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Hoffmann, R. A wiki for the life sciences where authorship matters. Nature Genetics (2008)

A new Drosophila Ca2+/calmodulin-dependent protein kinase (Caki) is localized in the central nervous system and implicated in walking speed.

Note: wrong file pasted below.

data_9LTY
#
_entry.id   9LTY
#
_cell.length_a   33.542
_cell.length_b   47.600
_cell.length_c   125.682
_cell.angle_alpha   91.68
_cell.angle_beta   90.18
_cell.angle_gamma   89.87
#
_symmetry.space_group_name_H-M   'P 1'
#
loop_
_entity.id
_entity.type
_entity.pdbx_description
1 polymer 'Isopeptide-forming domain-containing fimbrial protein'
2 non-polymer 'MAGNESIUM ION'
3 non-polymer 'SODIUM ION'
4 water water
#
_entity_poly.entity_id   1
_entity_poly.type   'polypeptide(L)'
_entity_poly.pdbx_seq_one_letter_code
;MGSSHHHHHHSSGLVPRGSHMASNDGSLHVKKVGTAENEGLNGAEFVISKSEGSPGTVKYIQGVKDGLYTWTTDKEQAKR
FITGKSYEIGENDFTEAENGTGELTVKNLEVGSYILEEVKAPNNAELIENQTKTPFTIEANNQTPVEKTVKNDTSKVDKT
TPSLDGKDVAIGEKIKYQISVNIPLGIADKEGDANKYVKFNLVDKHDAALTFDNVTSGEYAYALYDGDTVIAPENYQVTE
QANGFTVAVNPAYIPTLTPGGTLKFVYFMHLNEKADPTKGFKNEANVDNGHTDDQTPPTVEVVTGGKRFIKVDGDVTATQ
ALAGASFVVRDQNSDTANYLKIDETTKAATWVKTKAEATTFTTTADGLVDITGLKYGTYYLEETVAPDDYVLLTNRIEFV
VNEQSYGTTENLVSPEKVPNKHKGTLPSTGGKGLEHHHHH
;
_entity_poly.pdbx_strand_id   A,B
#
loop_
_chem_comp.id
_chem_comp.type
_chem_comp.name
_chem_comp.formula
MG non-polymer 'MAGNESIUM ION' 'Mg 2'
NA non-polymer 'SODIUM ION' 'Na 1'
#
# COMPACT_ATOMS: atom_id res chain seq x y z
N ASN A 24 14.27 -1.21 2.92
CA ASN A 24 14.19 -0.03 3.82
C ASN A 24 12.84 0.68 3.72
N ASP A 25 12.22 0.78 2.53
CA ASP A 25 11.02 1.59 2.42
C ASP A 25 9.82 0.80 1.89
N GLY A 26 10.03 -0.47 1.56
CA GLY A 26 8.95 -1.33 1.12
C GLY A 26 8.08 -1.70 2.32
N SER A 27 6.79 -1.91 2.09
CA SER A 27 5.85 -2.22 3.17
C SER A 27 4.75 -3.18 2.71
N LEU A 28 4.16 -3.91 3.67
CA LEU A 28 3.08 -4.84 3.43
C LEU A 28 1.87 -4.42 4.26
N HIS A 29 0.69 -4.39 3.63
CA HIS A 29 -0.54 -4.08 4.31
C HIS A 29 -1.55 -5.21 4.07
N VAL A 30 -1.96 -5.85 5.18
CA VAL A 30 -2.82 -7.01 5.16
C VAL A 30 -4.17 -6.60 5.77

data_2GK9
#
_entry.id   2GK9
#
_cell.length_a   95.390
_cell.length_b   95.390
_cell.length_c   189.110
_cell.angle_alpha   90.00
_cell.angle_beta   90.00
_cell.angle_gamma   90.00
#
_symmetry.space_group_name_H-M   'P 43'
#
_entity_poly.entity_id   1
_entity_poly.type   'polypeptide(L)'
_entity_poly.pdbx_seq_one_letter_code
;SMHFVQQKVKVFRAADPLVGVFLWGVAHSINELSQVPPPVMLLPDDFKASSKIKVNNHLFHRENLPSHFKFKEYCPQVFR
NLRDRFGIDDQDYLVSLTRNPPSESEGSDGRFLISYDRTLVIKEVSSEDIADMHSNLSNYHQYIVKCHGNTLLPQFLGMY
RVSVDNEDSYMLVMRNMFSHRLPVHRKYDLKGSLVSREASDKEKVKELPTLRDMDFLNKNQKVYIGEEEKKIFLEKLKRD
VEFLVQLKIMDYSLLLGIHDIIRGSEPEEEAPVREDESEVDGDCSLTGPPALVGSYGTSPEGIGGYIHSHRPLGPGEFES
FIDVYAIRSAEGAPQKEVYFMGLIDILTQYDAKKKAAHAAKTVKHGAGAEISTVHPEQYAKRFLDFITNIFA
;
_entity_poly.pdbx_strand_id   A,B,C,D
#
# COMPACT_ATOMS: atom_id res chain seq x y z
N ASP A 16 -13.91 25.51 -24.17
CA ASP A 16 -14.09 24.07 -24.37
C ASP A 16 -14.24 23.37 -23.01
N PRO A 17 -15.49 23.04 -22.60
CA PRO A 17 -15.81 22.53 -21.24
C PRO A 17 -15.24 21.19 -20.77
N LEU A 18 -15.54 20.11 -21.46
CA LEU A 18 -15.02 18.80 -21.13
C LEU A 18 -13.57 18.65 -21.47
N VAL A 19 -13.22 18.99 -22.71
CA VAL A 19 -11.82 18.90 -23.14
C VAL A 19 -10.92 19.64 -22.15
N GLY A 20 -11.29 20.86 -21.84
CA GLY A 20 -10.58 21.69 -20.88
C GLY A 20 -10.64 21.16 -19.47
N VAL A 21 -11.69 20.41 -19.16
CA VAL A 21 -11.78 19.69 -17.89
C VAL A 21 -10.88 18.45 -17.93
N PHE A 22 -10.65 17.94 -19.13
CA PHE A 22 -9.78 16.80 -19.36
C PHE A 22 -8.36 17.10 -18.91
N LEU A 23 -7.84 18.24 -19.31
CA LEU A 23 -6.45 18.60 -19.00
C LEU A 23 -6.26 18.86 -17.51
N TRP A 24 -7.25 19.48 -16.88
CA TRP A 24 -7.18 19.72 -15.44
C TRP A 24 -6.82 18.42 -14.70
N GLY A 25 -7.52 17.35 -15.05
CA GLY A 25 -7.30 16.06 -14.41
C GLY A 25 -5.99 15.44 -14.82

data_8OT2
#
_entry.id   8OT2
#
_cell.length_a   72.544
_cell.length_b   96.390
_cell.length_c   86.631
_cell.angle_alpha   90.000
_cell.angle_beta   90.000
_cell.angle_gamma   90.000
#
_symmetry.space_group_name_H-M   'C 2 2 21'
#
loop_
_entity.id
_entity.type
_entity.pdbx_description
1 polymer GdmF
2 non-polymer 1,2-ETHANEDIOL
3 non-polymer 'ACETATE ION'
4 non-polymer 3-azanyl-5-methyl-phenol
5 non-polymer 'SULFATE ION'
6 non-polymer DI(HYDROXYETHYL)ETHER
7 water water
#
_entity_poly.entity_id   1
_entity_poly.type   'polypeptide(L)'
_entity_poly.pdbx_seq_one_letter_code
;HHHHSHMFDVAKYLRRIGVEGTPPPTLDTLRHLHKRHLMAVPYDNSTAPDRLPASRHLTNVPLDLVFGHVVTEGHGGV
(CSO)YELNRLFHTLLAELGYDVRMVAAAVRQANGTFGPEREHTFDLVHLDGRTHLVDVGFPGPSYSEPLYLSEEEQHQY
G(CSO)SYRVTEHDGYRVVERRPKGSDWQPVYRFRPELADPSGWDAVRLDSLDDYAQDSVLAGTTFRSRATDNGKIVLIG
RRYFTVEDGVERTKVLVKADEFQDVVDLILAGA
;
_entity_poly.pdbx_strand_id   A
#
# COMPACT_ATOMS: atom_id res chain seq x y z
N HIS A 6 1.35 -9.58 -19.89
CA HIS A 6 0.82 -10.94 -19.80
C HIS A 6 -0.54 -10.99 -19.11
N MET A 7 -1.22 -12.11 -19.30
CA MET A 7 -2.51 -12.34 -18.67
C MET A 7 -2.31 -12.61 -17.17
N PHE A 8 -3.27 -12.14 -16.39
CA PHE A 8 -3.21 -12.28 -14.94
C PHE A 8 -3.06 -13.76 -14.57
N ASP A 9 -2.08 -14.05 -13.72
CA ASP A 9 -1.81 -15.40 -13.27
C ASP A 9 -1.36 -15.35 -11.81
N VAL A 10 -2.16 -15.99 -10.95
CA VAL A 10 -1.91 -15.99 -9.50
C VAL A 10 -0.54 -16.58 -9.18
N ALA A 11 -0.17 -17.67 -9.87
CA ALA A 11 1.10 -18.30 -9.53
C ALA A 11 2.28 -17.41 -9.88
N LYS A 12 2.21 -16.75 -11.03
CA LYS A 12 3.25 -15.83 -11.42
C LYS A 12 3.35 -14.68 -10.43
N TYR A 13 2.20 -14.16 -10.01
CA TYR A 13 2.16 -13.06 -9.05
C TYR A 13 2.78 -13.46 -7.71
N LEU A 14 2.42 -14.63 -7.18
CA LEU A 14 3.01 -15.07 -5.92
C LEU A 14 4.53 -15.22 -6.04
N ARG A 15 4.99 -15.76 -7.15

Calcium/calmodulin-dependent protein kinases (CaM kinases) have been reported to be involved in neuroplasticity. We have cloned a new Drosophila CaM kinase gene named caki. We describe the molecular characterization of caki and a behavioral effect of its elimination. The caki gene is extremely large; comparison of the genomic and cDNA sequences reveals that the caki transcription unit is at least 150 kb. The catalytic domain of this new CaM kinase protein shares homology (41%) with type II CaM kinases, while the C-terminal part is divergent. Constitutively expressed Caki protein is enzymatically active since it causes a 3-fold increase in the level of the Rous sarcoma virus long terminal repeat (RSV LTR) promoter in a co-transfusion assay. In situ hybridization shows that during embryogenesis, larval and pupal life, transcription of caki is restricted almost exclusively to the central nervous system. In the adult head, immunohistochemistry reveals Caki protein in the lamina, the neuropil of the medulla, lobula, lobula plate and in the central brain. Mutant caki flies show reduced walking speed in 'Buridan's paradigm'.[1]


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